lished about this archetype of
the artist, in most of the lang-
uages of the world, no one had
ever translated into English the
body of nearly five hundred
letters written by Michelangelo
Buonarroti, all of them fastidi-
ously preserved." So writes
Irving Stone in his Introduction
to the collected letters of Michel-
angelo, "I, Michelangelo, Sculp-
tor: An autobiography through
letters."
Edited by Irving Stone and
his wife, Jean Stone, "I, Mich-
elangelo, Sculptor," published by
Doubleday, is the first complete
edition of Michelangelo's letters
to be published in English. In
chronological order, they report
his activities, his thoughts and
feelings from the first, written
in 1496 when he was 21, to the
last known letter, dated Dec. 28,
1563, just a short time before
his death. The book includes
reproductions of 17 of Michel-
angelo's works, and his sonnets,
from the faithful John Adding-
ton Symonds translation, first
published in the 1870s.

Michigan Jews in Civil War Exhibit
on Display at Sheraton-Cadillac

In connection with the Na-
tional convention of the Jewish
War Veterans in Detroit, a spe-
cial exhibit of material on the
participation of Michigan Jews
in the Civil War is on display
in the Ballroom floor of the
Sheraton-Cadillac Hotel.
Also featured in this exhibit
is a selection of material on the
first Jewish chaplains in the
United States whose 100th an-
niversary is being commemor-
ated this year.

Another feature of the exhibit
pertains to Lt. Raymond Zuss-
man, the Congressional Medal of
Honor winner from Michigan
during World War II.
The exhibit is being arranged
by Irving I. Katz, executive sec•
retary of Temple Beth El and
president of the Jewish Histori-
cal Society of Michigan. The ma-
terial comes from his extensive
collection on Michigan Jewish
history.
Katz is the author of "The
New Brandeis Program
Jewish soldier From Michigan in
In Israel Gets Assist
the Civil War," recently pub-
From State Department
lished by the Wayne State Uni-
A $25,000 grant from the versity Press.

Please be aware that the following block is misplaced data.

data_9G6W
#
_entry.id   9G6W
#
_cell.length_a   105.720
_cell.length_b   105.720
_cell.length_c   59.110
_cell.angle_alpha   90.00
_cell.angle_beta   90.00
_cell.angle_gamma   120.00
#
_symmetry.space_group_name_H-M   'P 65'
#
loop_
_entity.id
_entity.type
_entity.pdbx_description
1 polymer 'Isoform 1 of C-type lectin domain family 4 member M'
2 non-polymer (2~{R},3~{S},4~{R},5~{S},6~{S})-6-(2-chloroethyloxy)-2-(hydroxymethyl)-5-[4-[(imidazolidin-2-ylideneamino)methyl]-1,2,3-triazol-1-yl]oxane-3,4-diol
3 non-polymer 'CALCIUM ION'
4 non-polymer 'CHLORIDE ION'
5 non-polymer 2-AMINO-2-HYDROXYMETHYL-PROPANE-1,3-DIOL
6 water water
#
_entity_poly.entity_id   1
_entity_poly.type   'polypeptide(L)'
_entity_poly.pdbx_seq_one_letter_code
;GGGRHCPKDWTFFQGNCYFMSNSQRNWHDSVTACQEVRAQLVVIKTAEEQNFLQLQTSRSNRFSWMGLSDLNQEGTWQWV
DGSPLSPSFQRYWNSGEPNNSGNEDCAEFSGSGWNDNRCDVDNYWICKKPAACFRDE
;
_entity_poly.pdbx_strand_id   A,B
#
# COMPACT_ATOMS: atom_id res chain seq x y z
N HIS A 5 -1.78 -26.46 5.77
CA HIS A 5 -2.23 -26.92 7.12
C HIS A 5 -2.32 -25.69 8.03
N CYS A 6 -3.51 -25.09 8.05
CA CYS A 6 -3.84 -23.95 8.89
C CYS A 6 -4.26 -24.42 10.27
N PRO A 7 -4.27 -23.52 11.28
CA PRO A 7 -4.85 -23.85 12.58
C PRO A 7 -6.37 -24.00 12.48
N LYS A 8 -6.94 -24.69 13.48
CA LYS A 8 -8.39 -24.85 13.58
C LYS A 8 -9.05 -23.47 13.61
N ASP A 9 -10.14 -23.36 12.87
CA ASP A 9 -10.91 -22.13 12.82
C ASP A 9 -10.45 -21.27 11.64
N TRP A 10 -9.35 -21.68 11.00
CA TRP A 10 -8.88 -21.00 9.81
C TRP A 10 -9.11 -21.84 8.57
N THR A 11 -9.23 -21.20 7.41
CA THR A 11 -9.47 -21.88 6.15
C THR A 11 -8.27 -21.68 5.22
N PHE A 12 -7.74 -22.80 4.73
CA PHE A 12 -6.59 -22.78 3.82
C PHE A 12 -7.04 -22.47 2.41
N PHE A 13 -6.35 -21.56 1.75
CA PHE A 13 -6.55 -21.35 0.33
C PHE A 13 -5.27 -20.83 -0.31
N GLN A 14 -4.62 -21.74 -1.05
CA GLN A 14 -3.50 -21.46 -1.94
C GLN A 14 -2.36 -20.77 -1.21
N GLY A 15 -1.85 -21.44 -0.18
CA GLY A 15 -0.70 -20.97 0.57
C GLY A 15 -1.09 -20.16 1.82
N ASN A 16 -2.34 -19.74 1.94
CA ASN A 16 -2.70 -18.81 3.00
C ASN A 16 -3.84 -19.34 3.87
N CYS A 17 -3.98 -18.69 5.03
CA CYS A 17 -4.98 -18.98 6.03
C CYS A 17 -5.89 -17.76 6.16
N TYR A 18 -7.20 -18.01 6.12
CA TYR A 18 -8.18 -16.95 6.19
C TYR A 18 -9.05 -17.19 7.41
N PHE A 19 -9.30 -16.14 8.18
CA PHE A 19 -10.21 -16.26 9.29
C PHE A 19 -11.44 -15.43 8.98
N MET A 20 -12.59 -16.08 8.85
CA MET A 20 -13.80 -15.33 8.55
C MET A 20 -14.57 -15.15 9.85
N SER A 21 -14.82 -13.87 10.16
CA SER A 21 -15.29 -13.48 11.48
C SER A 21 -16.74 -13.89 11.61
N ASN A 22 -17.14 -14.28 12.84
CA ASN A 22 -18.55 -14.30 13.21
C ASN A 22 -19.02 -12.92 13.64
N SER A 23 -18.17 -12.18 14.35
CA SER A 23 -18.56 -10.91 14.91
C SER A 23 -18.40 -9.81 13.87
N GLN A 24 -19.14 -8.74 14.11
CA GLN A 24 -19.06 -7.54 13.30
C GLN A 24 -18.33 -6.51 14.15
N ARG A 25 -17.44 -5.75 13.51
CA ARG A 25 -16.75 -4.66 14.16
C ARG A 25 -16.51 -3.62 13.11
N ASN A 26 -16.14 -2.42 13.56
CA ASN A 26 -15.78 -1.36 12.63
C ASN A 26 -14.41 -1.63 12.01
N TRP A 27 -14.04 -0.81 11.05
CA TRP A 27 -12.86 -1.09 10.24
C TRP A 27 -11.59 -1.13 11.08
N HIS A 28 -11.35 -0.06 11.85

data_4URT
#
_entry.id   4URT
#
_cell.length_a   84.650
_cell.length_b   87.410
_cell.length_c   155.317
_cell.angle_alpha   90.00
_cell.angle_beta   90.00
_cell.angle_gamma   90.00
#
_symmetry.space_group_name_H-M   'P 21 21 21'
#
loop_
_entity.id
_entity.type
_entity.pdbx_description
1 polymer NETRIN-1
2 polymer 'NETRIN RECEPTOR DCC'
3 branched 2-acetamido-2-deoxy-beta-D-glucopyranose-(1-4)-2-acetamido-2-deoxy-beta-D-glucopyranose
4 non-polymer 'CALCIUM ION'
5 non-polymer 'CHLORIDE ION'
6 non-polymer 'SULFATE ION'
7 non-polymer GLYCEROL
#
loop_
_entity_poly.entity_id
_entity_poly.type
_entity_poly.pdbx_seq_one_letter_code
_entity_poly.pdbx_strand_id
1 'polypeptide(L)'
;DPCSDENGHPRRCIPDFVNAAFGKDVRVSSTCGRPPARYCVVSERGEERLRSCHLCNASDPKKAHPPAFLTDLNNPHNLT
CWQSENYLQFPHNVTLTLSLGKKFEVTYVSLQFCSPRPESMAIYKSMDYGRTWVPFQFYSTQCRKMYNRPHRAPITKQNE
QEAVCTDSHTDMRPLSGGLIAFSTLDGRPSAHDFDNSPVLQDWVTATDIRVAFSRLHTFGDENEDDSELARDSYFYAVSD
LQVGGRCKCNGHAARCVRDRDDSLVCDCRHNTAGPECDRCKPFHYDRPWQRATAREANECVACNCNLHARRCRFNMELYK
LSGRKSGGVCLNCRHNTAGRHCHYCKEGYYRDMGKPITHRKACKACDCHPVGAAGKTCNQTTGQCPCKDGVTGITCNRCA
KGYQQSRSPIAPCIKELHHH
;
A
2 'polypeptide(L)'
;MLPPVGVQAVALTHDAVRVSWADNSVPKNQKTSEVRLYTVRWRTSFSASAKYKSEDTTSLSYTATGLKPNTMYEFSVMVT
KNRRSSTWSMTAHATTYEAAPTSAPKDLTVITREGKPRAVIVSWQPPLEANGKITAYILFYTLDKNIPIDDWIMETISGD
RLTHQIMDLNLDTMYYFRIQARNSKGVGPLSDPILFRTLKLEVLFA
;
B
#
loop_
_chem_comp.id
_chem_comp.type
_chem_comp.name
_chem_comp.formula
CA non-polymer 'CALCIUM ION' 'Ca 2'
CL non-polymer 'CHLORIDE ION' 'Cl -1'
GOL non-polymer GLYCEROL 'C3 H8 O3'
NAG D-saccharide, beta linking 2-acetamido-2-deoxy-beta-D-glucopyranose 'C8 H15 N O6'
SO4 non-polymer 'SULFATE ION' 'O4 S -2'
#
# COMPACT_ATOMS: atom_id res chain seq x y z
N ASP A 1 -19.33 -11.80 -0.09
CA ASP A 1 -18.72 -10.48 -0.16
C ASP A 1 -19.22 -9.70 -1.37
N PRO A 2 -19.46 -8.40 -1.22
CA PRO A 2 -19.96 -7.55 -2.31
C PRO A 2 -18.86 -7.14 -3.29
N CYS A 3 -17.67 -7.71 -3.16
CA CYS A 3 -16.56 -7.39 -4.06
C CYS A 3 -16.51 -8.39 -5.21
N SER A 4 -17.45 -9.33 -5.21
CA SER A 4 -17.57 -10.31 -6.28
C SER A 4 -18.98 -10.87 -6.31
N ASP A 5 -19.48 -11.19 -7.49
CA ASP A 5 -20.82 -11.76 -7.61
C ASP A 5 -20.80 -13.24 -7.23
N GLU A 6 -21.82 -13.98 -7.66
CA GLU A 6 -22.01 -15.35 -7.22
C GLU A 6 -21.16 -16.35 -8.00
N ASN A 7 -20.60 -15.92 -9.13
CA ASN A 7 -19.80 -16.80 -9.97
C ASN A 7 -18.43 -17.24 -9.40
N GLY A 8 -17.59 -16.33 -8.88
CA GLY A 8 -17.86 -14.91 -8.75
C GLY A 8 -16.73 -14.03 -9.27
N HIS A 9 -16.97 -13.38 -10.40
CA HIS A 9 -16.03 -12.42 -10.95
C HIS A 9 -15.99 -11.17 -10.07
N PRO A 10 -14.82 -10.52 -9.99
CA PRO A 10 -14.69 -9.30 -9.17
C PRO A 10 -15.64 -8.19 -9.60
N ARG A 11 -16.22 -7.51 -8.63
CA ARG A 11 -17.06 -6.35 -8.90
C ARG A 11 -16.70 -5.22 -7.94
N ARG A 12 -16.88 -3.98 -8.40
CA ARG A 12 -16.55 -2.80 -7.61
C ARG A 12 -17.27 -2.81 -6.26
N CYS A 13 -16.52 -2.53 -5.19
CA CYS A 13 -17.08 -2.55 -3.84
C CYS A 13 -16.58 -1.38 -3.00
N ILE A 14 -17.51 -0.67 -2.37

U.S. State Department will help
underwrite a Brandeis Univer-
sity program that is giving stu-
ROCKY'S PIZZERIA
dents from seven American col-
10517 W. 7 MILE RD.

leges and universities a first-
BAR-B-Q RIBS, CHICKEN,
hand knowledge of Israel.
PIZZA, SPAGHETTI
The federal grant was made
OPEN 7 DAYS • WE DELIVER
available in counterpart funds UN 4-8553
864-9784
to the University's Jacob Hiatt
Institute in Israel, inaugurated
last year for the study of that
country's political, social and
Dinner at DARBY'S
historical institutions.
is a real treat
The Institute, whose 1961
• Visit Our New
class consisted of 13 Brandeis
SKYLIGHT
ROOM, Cocktail
students, opened in Jerusalem
Lounge and Bar
this year to eligible junior stu-
• AFTER
dents from all of the nation's
THEATRE
colleges and universities.
Snacks . . . a

ENNINIMMINI•n 1110 ■0■ 0411111-01111.11•Ilin ■ ••11•0 ■ Men

1

Delight
LUNCHEON
A Pleasure

COMING

SEPTEMBER 7 11i

NEWS FROM

Res. UN 2-7642

RONALD SLOAN

SEVEN MILE at WYOMING

P.•• ■ •44 ■ •••••Na 0 ■ 01•111•11 ■ 0•1•111•Oitr ■ U

o••seeee•ee•so••emeow••e••eli

• •


• • •
• • • •

• •
• •
• •
• • •
• •
• •
• •
• • •
• •

• • •
• •
• •
•--
• •
• •
• • •
• •
• • •
• •
• •
• •
• •
• • •
• •
• • •
• •
• •
• •
• •
• •
• •
• •
• •
• •
• •
• •
• •
• •
• •


AUGUST
FESTIVAL

• • •
• •

ALL DURING
AUGUST AT

••

•1

rectum' s

EVERY DAY OR EVENING

•■■•■••■••11.

Seven Mile, Just West of Livernois

OPEN DAILY

• DI 1-5445 •

a.

SATURDAY to 2 A.M.; SUNDAYS 2-10 P.M.

* YOUR FAVORITES *

All

You Can Eat!

SPAGHETTI or
MUSTACCIOLI
LASAGNA
IMBOTITA ....
CHICKEN
CACCIATORE
CHICKEN
PARMIGIANA

100

125

.

■ I•

225

Miraflore Chianti Classico

(Imported from Italy)
Full Quart—with
or without dinner

NOW . . .
ALL STEAKS and CHOPS
FROM OUR NEW CHAR-
COAL BROILER !

295

PRIVATE ROOMS AVAILABLE
FOR:
• BAR MITZVAHS • SWEET
16 PARTIES • SHOWERS and
• ALL SOCIAL FUNCTIONS



• •
1:
S
• • .

• •
• •

• • •

• •



• •
• •
• •
• •
• •
• •
• •
• •
• •
• •

• • •
• •
• •

• •
• •
• •
• •
• •


• • •
• • •



•' •

0:
•!
•:
S.
0;
•S.
•i



: PIANO BAR - COCKTAIL HOUR AND NITELY


DANCING—THURS., FRI. & SAT.


I: Buffet Dinner Every Wednesday 6:30 p.m. to 10 p.m.


Bring Your Family or Make Up a Party !

• • •••et•••••••••••••••••••••••••••••••••••ot • •

Back to Top

© 2021 Regents of the University of Michigan